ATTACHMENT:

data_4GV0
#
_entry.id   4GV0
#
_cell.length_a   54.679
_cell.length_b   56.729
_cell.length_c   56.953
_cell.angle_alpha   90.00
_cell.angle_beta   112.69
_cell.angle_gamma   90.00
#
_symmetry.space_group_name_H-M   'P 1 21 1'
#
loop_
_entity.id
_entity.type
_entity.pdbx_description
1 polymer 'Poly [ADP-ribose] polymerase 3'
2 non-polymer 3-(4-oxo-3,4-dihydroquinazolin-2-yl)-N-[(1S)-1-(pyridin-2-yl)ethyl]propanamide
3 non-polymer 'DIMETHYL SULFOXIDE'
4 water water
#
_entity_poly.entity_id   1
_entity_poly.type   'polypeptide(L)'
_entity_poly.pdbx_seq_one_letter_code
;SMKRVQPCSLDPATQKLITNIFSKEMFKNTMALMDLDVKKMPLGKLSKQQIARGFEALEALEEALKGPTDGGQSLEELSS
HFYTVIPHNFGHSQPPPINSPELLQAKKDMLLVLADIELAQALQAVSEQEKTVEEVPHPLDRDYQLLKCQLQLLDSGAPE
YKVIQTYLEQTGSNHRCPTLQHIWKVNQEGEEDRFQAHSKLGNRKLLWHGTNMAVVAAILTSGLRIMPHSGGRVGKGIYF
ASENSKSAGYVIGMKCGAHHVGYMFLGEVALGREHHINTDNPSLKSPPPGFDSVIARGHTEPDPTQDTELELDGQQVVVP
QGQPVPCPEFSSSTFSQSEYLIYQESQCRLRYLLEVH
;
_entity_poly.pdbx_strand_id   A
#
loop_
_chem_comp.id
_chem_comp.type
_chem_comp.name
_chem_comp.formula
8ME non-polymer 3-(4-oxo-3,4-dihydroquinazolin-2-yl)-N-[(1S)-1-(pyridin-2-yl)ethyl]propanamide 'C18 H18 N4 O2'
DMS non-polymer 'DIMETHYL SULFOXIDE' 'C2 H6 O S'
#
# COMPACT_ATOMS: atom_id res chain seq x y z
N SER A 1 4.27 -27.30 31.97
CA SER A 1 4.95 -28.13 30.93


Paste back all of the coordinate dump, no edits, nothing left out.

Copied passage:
data_4GV0
#
_entry.id   4GV0
#
_cell.length_a   54.679
_cell.length_b   56.729
_cell.length_c   56.953
_cell.angle_alpha   90.00
_cell.angle_beta   112.69
_cell.angle_gamma   90.00
#
_symmetry.space_group_name_H-M   'P 1 21 1'
#
loop_
_entity.id
_entity.type
_entity.pdbx_description
1 polymer 'Poly [ADP-ribose] polymerase 3'
2 non-polymer 3-(4-oxo-3,4-dihydroquinazolin-2-yl)-N-[(1S)-1-(pyridin-2-yl)ethyl]propanamide
3 non-polymer 'DIMETHYL SULFOXIDE'
4 water water
#
_entity_poly.entity_id   1
_entity_poly.type   'polypeptide(L)'
_entity_poly.pdbx_seq_one_letter_code
;SMKRVQPCSLDPATQKLITNIFSKEMFKNTMALMDLDVKKMPLGKLSKQQIARGFEALEALEEALKGPTDGGQSLEELSS
HFYTVIPHNFGHSQPPPINSPELLQAKKDMLLVLADIELAQALQAVSEQEKTVEEVPHPLDRDYQLLKCQLQLLDSGAPE
YKVIQTYLEQTGSNHRCPTLQHIWKVNQEGEEDRFQAHSKLGNRKLLWHGTNMAVVAAILTSGLRIMPHSGGRVGKGIYF
ASENSKSAGYVIGMKCGAHHVGYMFLGEVALGREHHINTDNPSLKSPPPGFDSVIARGHTEPDPTQDTELELDGQQVVVP
QGQPVPCPEFSSSTFSQSEYLIYQESQCRLRYLLEVH
;
_entity_poly.pdbx_strand_id   A
#
loop_
_chem_comp.id
_chem_comp.type
_chem_comp.name
_chem_comp.formula
8ME non-polymer 3-(4-oxo-3,4-dihydroquinazolin-2-yl)-N-[(1S)-1-(pyridin-2-yl)ethyl]propanamide 'C18 H18 N4 O2'
DMS non-polymer 'DIMETHYL SULFOXIDE' 'C2 H6 O S'
#
# COMPACT_ATOMS: atom_id res chain seq x y z
N SER A 1 4.27 -27.30 31.97
CA SER A 1 4.95 -28.13 30.93